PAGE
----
Weather Warning Terms
The National Weather Service uses the words "advisory", "watch" and "warning" to alert you to potentially dangerous weather. Understanding these terms and knowing how to react can be a life saver.
An advisory is issued when a hazardous weather or hydrologic event is occurring, imminent or likely. Advisories are for less serious conditions than warnings that cause significant inconvenience and if caution is not exercised, could lead to situations that may threaten life or property.
A watch means weather conditions are favorable for dangerous weather to occur. In other words, a "watch" means watch out for what the weather could do, and be ready to act accordingly. You may wish to alter or have a back-up plan for any outdoor activities or travel.
For events that come and go quickly, such as severe thunderstorms, tornadoes or flash floods, a watch means that the odds are good for the dangerous weather, but it not yet happening.
When a severe thunderstorm, tornado or flash flood watch is in effect, it means you should look for signs of dangerous weather and maintain access to the latest information. Sometimes a severe thunderstorm, tornado or flash flood can happen so quickly that warnings can't be issued in time.
For longer-lived events, such as floods or winter storms, a watch means that the event isn't an immediate threat. For either kind of event, a watch means you should keep up with the weather news and be ready to act.
A winter storm watch means it's time to prepare by stocking up on emergency supplies and making sure you know what to do if a warning is issued.
For severe thunderstorms, tornadoes and flash floods, a warning means the weather event is imminent or occurring somewhere in the defined warning area and that people need to take shelter as soon as possible.
Outdoor tornado warnings are normally given by sirens. People indoors should listen to radios, TV or Weather Radio warnings to find out the latest information. Depending on local policy, other types of weather warnings may also broadcast via sirens. Check with local emergency management officials to learn about local siren activations.
A winter storm warning means it's not safe to travel or venture outside. If traveling, head for the nearest shelter.
How Alerts Are Issued
Before watches and warnings are issued, the National Weather Service, private forecasters, newspapers, radio and television normally try to alert the public to potential weather dangers.
Forecasters may begin issuing bulletins on winter storms up to three or four days before a storm hits.
But forecasters can't issue alerts for the danger of severe thunderstorms, tornadoes and flash floods that far ahead. Usually, the NWS Storm Prediction Center sends out alerts the day before dangerous weather is likely. Most television weathercasters highlight these alerts on the evening news the day before threatening weather.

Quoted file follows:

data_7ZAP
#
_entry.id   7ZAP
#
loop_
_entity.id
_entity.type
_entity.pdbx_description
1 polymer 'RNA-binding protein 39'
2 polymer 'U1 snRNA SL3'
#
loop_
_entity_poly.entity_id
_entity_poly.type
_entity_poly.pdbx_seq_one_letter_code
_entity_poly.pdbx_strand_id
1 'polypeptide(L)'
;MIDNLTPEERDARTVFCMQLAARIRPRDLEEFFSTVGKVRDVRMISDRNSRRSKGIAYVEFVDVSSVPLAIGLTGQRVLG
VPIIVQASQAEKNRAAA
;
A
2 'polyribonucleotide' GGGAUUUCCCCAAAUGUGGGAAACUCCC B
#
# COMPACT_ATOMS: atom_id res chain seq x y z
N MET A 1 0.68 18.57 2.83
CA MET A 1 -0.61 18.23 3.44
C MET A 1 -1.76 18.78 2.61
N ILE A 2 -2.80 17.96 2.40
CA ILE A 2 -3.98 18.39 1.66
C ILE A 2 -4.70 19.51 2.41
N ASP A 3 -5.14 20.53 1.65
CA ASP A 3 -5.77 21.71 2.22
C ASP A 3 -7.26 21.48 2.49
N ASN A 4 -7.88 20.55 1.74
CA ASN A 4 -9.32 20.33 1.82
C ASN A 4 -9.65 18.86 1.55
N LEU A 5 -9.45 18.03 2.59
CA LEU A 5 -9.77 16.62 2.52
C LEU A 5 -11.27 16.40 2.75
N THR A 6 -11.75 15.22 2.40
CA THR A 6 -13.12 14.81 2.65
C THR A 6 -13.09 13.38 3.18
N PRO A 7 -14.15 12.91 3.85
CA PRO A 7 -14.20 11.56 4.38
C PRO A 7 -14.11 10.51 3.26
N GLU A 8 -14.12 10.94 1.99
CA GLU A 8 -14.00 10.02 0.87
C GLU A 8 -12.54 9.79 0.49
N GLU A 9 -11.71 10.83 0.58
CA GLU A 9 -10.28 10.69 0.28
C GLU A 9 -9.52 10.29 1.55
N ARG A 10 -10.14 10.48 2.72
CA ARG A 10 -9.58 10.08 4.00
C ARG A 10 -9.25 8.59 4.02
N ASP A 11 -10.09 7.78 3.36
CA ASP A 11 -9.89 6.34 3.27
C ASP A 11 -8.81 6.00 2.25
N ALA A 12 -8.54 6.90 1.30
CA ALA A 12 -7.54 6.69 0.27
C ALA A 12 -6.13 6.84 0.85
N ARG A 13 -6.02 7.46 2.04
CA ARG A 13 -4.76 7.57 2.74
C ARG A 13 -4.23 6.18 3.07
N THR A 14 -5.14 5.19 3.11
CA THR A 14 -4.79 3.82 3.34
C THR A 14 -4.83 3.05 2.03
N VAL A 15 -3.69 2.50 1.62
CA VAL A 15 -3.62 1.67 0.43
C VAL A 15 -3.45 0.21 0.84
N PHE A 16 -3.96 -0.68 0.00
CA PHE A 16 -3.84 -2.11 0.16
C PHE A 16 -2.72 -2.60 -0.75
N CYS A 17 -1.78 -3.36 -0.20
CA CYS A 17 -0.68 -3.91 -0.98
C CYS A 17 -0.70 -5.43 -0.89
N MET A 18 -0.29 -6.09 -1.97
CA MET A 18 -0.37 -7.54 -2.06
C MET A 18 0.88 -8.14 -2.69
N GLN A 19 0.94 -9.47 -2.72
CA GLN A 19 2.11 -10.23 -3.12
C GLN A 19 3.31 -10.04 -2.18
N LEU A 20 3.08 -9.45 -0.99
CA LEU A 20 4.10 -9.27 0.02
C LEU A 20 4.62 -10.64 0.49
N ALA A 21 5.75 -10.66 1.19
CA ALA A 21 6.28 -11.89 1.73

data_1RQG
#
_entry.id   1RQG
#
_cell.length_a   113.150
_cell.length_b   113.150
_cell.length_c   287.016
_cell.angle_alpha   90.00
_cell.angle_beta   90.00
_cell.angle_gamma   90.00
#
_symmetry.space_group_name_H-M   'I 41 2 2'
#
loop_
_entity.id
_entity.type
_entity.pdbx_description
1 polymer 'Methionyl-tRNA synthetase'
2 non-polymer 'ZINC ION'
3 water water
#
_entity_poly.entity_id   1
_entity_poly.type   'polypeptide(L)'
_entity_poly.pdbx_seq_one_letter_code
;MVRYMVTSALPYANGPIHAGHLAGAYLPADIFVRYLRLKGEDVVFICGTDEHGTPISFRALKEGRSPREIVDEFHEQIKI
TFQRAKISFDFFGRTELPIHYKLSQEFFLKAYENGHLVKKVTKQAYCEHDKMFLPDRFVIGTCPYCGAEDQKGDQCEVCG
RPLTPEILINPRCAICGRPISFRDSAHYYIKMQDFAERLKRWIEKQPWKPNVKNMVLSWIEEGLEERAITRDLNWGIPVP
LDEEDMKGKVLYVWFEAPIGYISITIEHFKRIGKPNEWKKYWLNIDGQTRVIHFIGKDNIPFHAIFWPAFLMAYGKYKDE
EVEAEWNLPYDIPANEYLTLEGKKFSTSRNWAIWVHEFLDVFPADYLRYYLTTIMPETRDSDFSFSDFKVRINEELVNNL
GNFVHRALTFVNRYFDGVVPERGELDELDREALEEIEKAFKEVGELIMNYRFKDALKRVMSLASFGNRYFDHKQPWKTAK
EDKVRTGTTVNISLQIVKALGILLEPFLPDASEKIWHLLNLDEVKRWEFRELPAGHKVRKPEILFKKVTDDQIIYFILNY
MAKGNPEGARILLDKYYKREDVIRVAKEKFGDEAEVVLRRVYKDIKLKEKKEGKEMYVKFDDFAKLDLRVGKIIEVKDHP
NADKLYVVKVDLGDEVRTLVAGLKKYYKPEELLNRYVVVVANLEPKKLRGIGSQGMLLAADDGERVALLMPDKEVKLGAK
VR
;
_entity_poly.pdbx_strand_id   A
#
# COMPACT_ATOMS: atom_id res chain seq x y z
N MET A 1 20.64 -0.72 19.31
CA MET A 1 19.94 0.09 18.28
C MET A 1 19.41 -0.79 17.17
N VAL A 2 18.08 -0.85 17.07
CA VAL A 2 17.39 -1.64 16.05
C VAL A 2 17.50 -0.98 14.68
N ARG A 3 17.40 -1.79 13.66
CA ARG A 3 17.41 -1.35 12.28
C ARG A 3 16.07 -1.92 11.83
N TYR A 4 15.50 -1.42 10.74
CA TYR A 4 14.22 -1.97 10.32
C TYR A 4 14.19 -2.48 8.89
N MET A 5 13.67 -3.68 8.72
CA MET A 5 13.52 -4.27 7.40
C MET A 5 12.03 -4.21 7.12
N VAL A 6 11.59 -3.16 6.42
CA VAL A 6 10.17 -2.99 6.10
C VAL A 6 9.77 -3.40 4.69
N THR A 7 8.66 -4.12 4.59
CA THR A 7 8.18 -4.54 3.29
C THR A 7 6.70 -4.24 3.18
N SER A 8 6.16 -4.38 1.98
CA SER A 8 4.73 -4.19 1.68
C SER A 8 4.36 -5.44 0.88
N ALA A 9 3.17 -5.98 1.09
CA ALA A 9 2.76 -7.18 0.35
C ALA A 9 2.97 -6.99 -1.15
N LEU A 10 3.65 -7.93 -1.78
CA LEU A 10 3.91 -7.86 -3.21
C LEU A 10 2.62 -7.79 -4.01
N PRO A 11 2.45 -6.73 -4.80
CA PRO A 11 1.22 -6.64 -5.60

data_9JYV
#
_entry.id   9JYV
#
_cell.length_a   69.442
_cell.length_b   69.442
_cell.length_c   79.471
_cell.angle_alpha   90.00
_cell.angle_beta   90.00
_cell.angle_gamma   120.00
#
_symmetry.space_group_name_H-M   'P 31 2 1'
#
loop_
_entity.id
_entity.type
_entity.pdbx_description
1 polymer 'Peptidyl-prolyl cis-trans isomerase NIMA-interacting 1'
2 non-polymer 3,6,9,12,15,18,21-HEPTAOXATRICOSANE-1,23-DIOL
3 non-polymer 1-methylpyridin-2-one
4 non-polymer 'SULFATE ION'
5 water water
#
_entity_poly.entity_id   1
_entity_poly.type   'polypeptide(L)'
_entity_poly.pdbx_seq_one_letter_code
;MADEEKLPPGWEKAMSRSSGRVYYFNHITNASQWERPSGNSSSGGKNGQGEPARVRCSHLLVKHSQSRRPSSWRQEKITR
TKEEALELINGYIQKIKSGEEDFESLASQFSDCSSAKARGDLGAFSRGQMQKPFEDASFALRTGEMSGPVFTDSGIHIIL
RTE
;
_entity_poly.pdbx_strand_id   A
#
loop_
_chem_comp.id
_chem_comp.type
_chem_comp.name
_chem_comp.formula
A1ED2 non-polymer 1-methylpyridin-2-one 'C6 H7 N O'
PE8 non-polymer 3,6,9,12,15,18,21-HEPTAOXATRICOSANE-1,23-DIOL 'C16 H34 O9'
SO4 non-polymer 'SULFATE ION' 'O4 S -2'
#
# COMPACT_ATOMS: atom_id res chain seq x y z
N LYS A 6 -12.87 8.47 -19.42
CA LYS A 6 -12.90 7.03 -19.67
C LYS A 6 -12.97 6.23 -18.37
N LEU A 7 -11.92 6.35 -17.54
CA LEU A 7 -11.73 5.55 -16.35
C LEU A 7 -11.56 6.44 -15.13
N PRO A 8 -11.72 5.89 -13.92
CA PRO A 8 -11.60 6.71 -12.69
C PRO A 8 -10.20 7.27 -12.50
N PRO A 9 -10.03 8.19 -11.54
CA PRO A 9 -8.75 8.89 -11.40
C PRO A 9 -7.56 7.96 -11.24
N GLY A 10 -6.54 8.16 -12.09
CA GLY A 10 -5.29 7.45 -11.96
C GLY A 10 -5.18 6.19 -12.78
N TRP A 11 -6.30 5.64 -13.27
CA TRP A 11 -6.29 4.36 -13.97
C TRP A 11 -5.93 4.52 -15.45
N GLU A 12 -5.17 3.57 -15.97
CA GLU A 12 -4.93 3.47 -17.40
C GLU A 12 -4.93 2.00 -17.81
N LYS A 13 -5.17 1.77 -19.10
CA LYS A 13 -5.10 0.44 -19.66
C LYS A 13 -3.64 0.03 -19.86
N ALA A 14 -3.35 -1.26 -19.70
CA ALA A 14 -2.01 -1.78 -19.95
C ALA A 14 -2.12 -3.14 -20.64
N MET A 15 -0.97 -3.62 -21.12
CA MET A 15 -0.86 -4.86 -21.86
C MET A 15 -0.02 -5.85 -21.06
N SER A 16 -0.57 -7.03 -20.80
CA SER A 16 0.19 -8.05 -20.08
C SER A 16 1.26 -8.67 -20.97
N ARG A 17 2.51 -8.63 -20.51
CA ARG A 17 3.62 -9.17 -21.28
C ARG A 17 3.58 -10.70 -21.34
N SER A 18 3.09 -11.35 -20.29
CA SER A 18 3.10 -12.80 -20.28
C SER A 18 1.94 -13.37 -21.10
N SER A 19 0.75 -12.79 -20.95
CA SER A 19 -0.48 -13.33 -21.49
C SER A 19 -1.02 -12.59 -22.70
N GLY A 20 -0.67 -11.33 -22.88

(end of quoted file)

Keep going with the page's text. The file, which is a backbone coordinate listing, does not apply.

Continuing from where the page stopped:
A weather radio is one of the best ways to stay tuned-in to dangerous weather. These radios receive broadcasts from the National Weather Service. The broadcasts are from local weather service offices.
Broadcasts include ordinary forecasts of several kinds, including for boating, farming, traveling and outdoor recreation as well as general forecasts for the area.
The stations also broadcast all watches and warnings. Some weather radios have a feature that turn on the radio automatically when a watch or warning is broadcast. Such "tone alert" weather radios are highly recommended for places where large numbers of people could be endangered by tornadoes or flash floods. These include schools, nursing homes, shopping center security offices, hospitals, and recreation areas such as swimming pools.
This National Weather Service page has information on weather radios, including a list of weather radio stations in each state.
Supporting the Deaf and Hard of Hearing Community
NOAA All-Hazards Radio receives National Weather Service warnings, watches, forecasts and other hazard information 24 hours a day.
While primarily an auditory alert system, many off-the-shelf All-Hazards Radios are available with visual and vibrating alarm features and simple text readouts for use by deaf or hard of hearing individuals. Special adaptors can also be added to some models of All-Hazards Radios by certain vendors. These adaptors can include, colorized warning lights to indicate the level of alert, and a Liquid Crystal Display readout of specific warnings.
All Hazards Radios are programmable state/country selections that screen out alerts from other areas and can be battery-operated and portable at home, work, school, or while travelling around the country.
This video has more information on how to configure the NOAA All-Hazards Radio and with adaptors for deaf or hard of hearing individuals.